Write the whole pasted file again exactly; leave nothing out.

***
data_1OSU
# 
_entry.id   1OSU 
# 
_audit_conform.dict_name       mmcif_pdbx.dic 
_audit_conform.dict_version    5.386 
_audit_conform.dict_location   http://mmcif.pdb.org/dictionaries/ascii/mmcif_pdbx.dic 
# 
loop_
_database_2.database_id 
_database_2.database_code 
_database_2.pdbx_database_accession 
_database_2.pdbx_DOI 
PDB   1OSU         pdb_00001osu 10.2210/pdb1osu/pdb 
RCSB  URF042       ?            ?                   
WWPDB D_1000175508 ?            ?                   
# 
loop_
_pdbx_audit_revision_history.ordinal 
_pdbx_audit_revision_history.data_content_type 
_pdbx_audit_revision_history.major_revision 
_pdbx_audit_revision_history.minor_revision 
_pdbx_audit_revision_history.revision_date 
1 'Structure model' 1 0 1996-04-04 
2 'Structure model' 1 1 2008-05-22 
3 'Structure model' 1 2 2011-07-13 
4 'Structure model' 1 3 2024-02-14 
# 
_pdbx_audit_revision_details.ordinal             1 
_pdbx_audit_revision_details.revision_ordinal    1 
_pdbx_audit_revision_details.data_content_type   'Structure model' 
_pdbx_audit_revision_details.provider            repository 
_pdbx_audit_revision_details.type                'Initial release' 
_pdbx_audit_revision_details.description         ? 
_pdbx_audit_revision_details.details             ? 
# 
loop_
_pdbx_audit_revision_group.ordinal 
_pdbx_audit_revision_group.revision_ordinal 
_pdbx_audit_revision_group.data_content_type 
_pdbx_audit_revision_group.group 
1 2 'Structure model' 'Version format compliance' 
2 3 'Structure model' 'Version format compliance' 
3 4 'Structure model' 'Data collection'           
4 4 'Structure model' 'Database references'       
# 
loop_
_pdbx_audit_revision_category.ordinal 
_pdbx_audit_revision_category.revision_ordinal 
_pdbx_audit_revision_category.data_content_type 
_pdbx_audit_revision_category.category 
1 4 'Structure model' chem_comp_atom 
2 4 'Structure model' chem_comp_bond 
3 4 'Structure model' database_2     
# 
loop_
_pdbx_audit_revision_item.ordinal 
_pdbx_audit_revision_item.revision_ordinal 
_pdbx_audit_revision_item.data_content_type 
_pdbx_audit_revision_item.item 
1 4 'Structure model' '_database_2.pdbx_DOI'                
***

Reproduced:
data_1OSU
# 
_entry.id   1OSU 
# 
_audit_conform.dict_name       mmcif_pdbx.dic 
_audit_conform.dict_version    5.386 
_audit_conform.dict_location   http://mmcif.pdb.org/dictionaries/ascii/mmcif_pdbx.dic 
# 
loop_
_database_2.database_id 
_database_2.database_code 
_database_2.pdbx_database_accession 
_database_2.pdbx_DOI 
PDB   1OSU         pdb_00001osu 10.2210/pdb1osu/pdb 
RCSB  URF042       ?            ?                   
WWPDB D_1000175508 ?            ?                   
# 
loop_
_pdbx_audit_revision_history.ordinal 
_pdbx_audit_revision_history.data_content_type 
_pdbx_audit_revision_history.major_revision 
_pdbx_audit_revision_history.minor_revision 
_pdbx_audit_revision_history.revision_date 
1 'Structure model' 1 0 1996-04-04 
2 'Structure model' 1 1 2008-05-22 
3 'Structure model' 1 2 2011-07-13 
4 'Structure model' 1 3 2024-02-14 
# 
_pdbx_audit_revision_details.ordinal             1 
_pdbx_audit_revision_details.revision_ordinal    1 
_pdbx_audit_revision_details.data_content_type   'Structure model' 
_pdbx_audit_revision_details.provider            repository 
_pdbx_audit_revision_details.type                'Initial release' 
_pdbx_audit_revision_details.description         ? 
_pdbx_audit_revision_details.details             ? 
# 
loop_
_pdbx_audit_revision_group.ordinal 
_pdbx_audit_revision_group.revision_ordinal 
_pdbx_audit_revision_group.data_content_type 
_pdbx_audit_revision_group.group 
1 2 'Structure model' 'Version format compliance' 
2 3 'Structure model' 'Version format compliance' 
3 4 'Structure model' 'Data collection'           
4 4 'Structure model' 'Database references'       
# 
loop_
_pdbx_audit_revision_category.ordinal 
_pdbx_audit_revision_category.revision_ordinal 
_pdbx_audit_revision_category.data_content_type 
_pdbx_audit_revision_category.category 
1 4 'Structure model' chem_comp_atom 
2 4 'Structure model' chem_comp_bond 
3 4 'Structure model' database_2     
# 
loop_
_pdbx_audit_revision_item.ordinal 
_pdbx_audit_revision_item.revision_ordinal 
_pdbx_audit_revision_item.data_content_type 
_pdbx_audit_revision_item.item 
1 4 'Structure model' '_database_2.pdbx_DOI'                